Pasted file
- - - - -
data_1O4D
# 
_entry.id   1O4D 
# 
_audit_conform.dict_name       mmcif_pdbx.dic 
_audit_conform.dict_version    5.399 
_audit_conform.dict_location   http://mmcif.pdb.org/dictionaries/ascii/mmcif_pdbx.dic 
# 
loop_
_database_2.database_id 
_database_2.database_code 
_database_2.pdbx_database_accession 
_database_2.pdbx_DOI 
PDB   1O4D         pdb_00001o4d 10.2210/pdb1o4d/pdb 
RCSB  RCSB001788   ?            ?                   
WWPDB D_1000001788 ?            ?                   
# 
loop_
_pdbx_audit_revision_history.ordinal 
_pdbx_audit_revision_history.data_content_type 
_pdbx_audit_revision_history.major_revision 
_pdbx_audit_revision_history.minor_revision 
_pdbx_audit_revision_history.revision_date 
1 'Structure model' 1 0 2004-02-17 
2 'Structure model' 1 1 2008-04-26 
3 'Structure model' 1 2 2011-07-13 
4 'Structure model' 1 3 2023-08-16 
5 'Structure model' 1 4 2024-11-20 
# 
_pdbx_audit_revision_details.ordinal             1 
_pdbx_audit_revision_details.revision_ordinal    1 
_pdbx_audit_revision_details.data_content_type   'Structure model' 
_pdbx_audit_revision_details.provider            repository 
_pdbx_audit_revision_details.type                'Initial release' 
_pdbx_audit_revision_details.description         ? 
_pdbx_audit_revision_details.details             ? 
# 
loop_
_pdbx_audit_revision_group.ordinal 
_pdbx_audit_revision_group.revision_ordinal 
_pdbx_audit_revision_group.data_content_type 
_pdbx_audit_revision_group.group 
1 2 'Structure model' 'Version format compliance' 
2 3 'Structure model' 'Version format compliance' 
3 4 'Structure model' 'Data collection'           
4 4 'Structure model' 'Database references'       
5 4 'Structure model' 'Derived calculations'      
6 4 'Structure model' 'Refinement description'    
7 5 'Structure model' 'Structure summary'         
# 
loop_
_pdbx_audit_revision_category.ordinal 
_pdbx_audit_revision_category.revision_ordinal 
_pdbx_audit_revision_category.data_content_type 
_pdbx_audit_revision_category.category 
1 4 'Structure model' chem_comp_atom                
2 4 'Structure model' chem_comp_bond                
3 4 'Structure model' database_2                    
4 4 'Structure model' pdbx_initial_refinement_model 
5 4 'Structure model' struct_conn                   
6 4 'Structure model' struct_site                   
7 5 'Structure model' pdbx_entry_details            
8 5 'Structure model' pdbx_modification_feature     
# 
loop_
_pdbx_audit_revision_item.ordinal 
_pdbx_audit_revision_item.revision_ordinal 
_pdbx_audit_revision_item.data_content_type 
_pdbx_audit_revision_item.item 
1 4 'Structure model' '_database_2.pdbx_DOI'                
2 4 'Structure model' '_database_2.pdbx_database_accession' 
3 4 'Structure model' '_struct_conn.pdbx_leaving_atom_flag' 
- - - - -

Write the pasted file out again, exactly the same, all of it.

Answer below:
data_1O4D
# 
_entry.id   1O4D 
# 
_audit_conform.dict_name       mmcif_pdbx.dic 
_audit_conform.dict_version    5.399 
_audit_conform.dict_location   http://mmcif.pdb.org/dictionaries/ascii/mmcif_pdbx.dic 
# 
loop_
_database_2.database_id 
_database_2.database_code 
_database_2.pdbx_database_accession 
_database_2.pdbx_DOI 
PDB   1O4D         pdb_00001o4d 10.2210/pdb1o4d/pdb 
RCSB  RCSB001788   ?            ?                   
WWPDB D_1000001788 ?            ?                   
# 
loop_
_pdbx_audit_revision_history.ordinal 
_pdbx_audit_revision_history.data_content_type 
_pdbx_audit_revision_history.major_revision 
_pdbx_audit_revision_history.minor_revision 
_pdbx_audit_revision_history.revision_date 
1 'Structure model' 1 0 2004-02-17 
2 'Structure model' 1 1 2008-04-26 
3 'Structure model' 1 2 2011-07-13 
4 'Structure model' 1 3 2023-08-16 
5 'Structure model' 1 4 2024-11-20 
# 
_pdbx_audit_revision_details.ordinal             1 
_pdbx_audit_revision_details.revision_ordinal    1 
_pdbx_audit_revision_details.data_content_type   'Structure model' 
_pdbx_audit_revision_details.provider            repository 
_pdbx_audit_revision_details.type                'Initial release' 
_pdbx_audit_revision_details.description         ? 
_pdbx_audit_revision_details.details             ? 
# 
loop_
_pdbx_audit_revision_group.ordinal 
_pdbx_audit_revision_group.revision_ordinal 
_pdbx_audit_revision_group.data_content_type 
_pdbx_audit_revision_group.group 
1 2 'Structure model' 'Version format compliance' 
2 3 'Structure model' 'Version format compliance' 
3 4 'Structure model' 'Data collection'           
4 4 'Structure model' 'Database references'       
5 4 'Structure model' 'Derived calculations'      
6 4 'Structure model' 'Refinement description'    
7 5 'Structure model' 'Structure summary'         
# 
loop_
_pdbx_audit_revision_category.ordinal 
_pdbx_audit_revision_category.revision_ordinal 
_pdbx_audit_revision_category.data_content_type 
_pdbx_audit_revision_category.category 
1 4 'Structure model' chem_comp_atom                
2 4 'Structure model' chem_comp_bond                
3 4 'Structure model' database_2                    
4 4 'Structure model' pdbx_initial_refinement_model 
5 4 'Structure model' struct_conn                   
6 4 'Structure model' struct_site                   
7 5 'Structure model' pdbx_entry_details            
8 5 'Structure model' pdbx_modification_feature     
# 
loop_
_pdbx_audit_revision_item.ordinal 
_pdbx_audit_revision_item.revision_ordinal 
_pdbx_audit_revision_item.data_content_type 
_pdbx_audit_revision_item.item 
1 4 'Structure model' '_database_2.pdbx_DOI'                
2 4 'Structure model' '_database_2.pdbx_database_accession' 
3 4 'Structure model' '_struct_conn.pdbx_leaving_atom_flag' 